Mike Jones’ new novel explores 60-year-old Beaufort murder mystery
Mike Jones was 16 years old, a rising high school junior, when the sexual assault and murder of an 8th grade boy rocked his small southern town to its core.
The year was 1959, and that small southern town was Beaufort.
“It happened during the third annual Water Festival,” he tells me, “which was already getting to be a pretty big deal by then. This young boy went missing, and they found his body out at Spanish Point. You know Spanish Point?”
I’ve lived in Beaufort for almost 30 years. I know Spanish Point. But according to Mike Jones, who’s lived away from Beaufort for almost 60 years, that elegant neighborhood off Ribaut Road was completely rural back in 1959. “Just a whole lot of trees,” he says.
Jones recounts the events of that life-changing summer – and its aftermath – in his new book Dear Old Town, which reads less like a “mystery novel” than a bittersweet coming-of-age story that just happens to have a murder mystery running through it.
“When I started writing the book years ago, I thought it would just be a straight documentary-style retelling of the story,” he says. “But then I started having fun with it . . . and it sort of turned into something else.”
A retired Episcopal priest, Jones has imbued his novel with a wry wit – which, incidentally, comes through loud and clear during our phone interview – and gentle hindsight that occasionally veers toward the philosophical, but never the preachy. The book’s inherent critique of his younger self – and a younger Beaufort – is often wistful and affectionate, but never sentimental. There’s a fine line between fond reflection and cloying nostalgia, and Jones stays on the right side of it.
“I had this story with me for over 50 years,” he says. “It had such an effect on me, it just stayed with me. And I kept thinking ‘Somebody should write this story. Surely somebody will.” When he retired from the priesthood in 2003, the story still hadn’t been written.
“I guess it’s gonna be me,” he remembers thinking, with no small amount of trepidation.
Let me emphasize again that Dear Old Town is a novel. Jones has fictionalized himself, his neighbors, and Beaufort – renaming people, writing composite characters, switching up some dates. (He sets the story in ’56, not ’59, for instance.) But the “disguise” is pretty transparent. Beaufortonians of his generation – any generation, probably – will have no trouble recognizing themselves and their hometown in the fictional setting of Stratford, South Carolina. In fact, I predict local readers will delight in the abundance of thinly veiled real-life references.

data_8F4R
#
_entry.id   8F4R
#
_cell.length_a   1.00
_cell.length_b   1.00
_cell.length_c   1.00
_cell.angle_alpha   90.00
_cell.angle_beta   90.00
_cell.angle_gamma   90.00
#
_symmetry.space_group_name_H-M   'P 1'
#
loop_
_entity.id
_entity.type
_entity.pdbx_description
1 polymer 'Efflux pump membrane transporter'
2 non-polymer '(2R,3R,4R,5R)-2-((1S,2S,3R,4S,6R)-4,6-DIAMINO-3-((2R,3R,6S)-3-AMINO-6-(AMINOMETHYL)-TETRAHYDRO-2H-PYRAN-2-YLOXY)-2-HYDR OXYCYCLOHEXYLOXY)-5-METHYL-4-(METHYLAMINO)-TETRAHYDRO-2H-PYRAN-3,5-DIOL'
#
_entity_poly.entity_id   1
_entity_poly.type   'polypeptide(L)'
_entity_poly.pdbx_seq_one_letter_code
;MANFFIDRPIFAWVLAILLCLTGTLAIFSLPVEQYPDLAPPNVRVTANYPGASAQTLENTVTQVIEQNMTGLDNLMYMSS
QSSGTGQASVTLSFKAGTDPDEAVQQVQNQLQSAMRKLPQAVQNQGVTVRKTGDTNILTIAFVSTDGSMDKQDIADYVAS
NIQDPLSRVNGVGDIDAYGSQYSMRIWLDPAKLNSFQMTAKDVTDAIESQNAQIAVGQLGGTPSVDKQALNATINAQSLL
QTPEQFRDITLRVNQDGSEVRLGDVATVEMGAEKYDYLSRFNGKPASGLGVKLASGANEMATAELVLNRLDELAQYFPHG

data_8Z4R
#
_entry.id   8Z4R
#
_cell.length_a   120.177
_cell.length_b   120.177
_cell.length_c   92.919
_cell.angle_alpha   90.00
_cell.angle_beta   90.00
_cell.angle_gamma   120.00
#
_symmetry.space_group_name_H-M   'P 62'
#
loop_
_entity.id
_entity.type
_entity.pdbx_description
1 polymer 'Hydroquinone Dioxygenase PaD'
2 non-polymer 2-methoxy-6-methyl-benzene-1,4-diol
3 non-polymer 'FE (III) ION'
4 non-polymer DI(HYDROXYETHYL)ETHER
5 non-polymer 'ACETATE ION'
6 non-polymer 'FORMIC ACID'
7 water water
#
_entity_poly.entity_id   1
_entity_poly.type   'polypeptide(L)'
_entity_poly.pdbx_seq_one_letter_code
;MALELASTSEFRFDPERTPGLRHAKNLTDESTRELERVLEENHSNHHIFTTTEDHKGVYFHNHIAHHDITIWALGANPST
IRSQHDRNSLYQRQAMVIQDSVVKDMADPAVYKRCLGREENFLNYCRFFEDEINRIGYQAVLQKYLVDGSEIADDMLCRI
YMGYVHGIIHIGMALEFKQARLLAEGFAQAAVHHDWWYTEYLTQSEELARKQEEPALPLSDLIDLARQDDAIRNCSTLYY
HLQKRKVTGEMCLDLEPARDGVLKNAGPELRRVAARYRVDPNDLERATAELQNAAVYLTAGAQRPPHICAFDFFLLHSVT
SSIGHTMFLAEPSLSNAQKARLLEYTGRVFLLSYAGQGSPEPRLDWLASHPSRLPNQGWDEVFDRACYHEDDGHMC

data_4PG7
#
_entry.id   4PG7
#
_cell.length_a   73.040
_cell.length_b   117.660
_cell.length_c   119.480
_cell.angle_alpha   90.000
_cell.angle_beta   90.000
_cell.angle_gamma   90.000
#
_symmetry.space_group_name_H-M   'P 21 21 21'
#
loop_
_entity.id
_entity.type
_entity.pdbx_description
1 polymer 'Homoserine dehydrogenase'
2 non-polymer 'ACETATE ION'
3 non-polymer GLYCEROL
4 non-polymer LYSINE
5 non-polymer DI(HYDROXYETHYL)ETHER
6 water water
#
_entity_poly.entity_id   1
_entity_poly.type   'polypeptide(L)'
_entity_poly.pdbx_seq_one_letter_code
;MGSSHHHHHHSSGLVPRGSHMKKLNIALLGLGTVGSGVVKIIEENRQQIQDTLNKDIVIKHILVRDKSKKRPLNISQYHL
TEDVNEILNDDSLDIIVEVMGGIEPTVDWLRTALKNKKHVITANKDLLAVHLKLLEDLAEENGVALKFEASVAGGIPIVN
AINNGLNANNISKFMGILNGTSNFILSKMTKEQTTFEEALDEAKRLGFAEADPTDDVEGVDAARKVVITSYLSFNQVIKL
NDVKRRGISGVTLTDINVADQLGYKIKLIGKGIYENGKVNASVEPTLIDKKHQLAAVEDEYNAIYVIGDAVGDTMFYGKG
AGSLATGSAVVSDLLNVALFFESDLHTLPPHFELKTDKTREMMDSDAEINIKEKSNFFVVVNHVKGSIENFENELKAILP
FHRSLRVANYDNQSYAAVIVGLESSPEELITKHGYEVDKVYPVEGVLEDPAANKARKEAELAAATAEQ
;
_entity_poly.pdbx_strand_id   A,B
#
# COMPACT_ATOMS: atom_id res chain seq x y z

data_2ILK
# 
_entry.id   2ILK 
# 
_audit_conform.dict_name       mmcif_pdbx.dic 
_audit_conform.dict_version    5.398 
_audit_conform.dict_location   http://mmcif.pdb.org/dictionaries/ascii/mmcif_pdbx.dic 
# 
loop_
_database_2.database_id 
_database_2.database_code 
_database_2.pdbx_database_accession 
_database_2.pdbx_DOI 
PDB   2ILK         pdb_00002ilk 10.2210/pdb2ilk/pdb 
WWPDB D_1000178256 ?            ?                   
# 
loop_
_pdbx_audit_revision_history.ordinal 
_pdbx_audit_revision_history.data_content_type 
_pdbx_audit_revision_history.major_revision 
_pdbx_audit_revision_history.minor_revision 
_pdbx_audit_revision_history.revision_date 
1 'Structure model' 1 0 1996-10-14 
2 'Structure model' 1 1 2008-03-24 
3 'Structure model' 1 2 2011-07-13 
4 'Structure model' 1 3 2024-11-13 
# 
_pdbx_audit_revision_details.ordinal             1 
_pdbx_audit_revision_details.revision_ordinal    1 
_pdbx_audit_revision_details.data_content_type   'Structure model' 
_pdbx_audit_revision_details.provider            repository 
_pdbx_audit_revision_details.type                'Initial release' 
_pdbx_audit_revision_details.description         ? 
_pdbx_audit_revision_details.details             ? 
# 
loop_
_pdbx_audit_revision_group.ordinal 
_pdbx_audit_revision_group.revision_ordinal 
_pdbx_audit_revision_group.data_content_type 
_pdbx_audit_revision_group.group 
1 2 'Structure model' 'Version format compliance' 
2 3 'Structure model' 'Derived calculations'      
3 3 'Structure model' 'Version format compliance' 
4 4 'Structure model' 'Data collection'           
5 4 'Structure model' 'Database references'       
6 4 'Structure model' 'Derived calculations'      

The story’s narrator/protagonist is Francis Marion Todd, a character “loosely based” on Jones, himself, who grew up in the big brick house on the corner of Bay Street and Carteret, known to us today as the Law Offices of Tupper, Grimsley, Dean & Canaday. Jones’s family (and Francis’s) lived on the top floor of the house, while his father practiced family medicine on the bottom floor.
When the murder happened in 1959, it was Mike Jones’ father who was called to examine the body; the coroner was out of town. Jones didn’t know this at the time. He discovered the reference to his father many decades later – after his dad had passed away – while combing through old newspaper microfilm at the downtown Beaufort Library, researching the book. He decided to include that detail in Francis Todd’s story.
Jones says he was driven to take a deeper look at what happened that summer, not necessarily to solve the murder – which remains “officially” unsolved to this day, despite plenty of speculation – but in hopes of answering the question: What does something like this do to a town? How does it change a place and the people who live there?